Evaluation of a new triage scale on patients’ classification in a teaching emergency department: a retrospective study

CHAUVIN A, TRUCHOT J, OULED N, DURAND STOCCO C, PLAISANCE P, SEGAL N. Evaluation of a new triage scale on patients’ classification in a teaching emergency department: A retrospective study. Med Emergency, MJEM 2016; 24:5-10.

Key words: emergency, emergency severity index version 4, triage scale

  • Authors’ affiliation
  • Article history / info
  • Conflict of interest statement

Correspondent author: Anthony CHAUVIN, MD

Service d’Accueil des Urgences, Hospital Lariboisière, Paris, France 2, rue Ambroise Pare, 75010 Paris France

anthony.chauvin@lrb.aphp.fr

Chauvin A, MD, Truchot J, MD, Ouled N, MD, Durand Stocco C, MD, Plaisance P, MD, Segal N, MD

University Paris Diderot, Sorbonne Paris Cité, AP-HP, Hôpital Lariboisière, Services des Urgences, F-75018 Paris, France

Category: Original article

Received: July 29, 2015

Revised: Aug. 19, 2015

Accepted: Sept. 2, 2015

There is no conflict of interest to declare

ABSTRACT

Background: Triage is a sorting of patients specific to the emergency department. Its objective is to optimize patient waiting time according to patient pathology or condition severity. The main scale used in France for triage is the French Emergency Nurses Classification (Classification Infirmière des Malades aux Urgences, CIMU). Currently, in our emergency department, triage nurses use the CIMU. As part of departmental reorganization, the triage scale was to be changed from the CIMU to the Emergency Severity Index (ESI). The main objective of this study was to evaluate whether the use of the new triage scale significantly modified patient care track orientation.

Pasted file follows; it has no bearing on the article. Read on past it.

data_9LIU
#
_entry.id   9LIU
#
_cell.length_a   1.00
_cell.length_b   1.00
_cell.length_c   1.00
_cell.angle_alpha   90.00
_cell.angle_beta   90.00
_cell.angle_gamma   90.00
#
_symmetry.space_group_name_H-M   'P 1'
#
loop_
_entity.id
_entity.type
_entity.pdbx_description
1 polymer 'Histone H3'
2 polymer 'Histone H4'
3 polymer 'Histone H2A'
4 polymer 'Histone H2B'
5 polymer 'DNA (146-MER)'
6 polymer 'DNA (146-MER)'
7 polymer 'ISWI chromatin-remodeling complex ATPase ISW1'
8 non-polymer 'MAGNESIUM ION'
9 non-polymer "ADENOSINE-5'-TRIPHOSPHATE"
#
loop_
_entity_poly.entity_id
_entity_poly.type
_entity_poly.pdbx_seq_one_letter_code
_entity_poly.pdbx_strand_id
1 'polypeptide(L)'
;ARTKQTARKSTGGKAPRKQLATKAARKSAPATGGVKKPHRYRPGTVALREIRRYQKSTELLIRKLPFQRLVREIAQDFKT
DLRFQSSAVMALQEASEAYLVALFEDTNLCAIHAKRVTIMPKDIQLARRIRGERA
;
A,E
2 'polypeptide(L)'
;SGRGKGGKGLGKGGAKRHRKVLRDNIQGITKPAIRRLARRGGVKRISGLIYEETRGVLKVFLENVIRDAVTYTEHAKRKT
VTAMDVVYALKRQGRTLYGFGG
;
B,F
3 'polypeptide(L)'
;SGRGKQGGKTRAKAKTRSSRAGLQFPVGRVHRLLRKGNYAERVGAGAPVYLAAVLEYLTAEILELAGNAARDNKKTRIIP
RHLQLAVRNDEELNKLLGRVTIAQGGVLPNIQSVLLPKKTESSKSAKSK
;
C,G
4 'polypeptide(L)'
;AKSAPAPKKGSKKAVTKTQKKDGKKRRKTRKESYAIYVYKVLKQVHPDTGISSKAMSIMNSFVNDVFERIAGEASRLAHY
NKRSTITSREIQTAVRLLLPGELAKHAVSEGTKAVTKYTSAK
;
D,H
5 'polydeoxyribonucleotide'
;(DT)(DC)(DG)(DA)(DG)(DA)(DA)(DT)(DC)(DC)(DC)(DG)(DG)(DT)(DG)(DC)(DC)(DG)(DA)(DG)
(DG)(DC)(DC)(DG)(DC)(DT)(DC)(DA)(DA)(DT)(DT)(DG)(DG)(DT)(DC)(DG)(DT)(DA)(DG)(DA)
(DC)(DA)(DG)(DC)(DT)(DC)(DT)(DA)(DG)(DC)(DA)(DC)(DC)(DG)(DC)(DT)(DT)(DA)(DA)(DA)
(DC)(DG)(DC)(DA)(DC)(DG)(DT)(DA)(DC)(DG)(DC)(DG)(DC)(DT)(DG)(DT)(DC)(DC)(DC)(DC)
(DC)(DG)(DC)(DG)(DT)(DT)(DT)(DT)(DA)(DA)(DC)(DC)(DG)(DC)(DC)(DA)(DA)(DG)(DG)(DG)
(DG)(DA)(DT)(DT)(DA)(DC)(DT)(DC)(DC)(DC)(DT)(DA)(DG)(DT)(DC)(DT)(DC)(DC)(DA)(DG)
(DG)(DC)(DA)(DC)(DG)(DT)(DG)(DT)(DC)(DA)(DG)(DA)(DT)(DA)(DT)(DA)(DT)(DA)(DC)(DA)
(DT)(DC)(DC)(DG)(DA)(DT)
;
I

Methods: This was a single center, retrospective, observational study using medical file data collected over seven consecutive days chosen randomly. All patients in the emergency department during this period were included. Patient care track decisions were based on actual CIMU and proposed ESI version 4 results were noted for each patient: intensive care (IC), long track (L), and fast track (F). Patient care track decisions and scale results were compared using Pearson Chi2 tests.

Results: 1,181 patients were included. Results for the CIMU and the ESI respectively were: IC 94 (8%), L 485 (41%), F 583 (49%), and others 19 (2%), versus IC 86 (7%), L 242 (21%), and F 853 (72%). Patient care track decisions differed between the two scales (p < 0.001).

Conclusion: This study demonstrates that the use of ESI significantly changes patient care track decisions and therefore also patient care area assignments. The use of the ESI V4 scale will result in a more even distribution of patients between medical areas.

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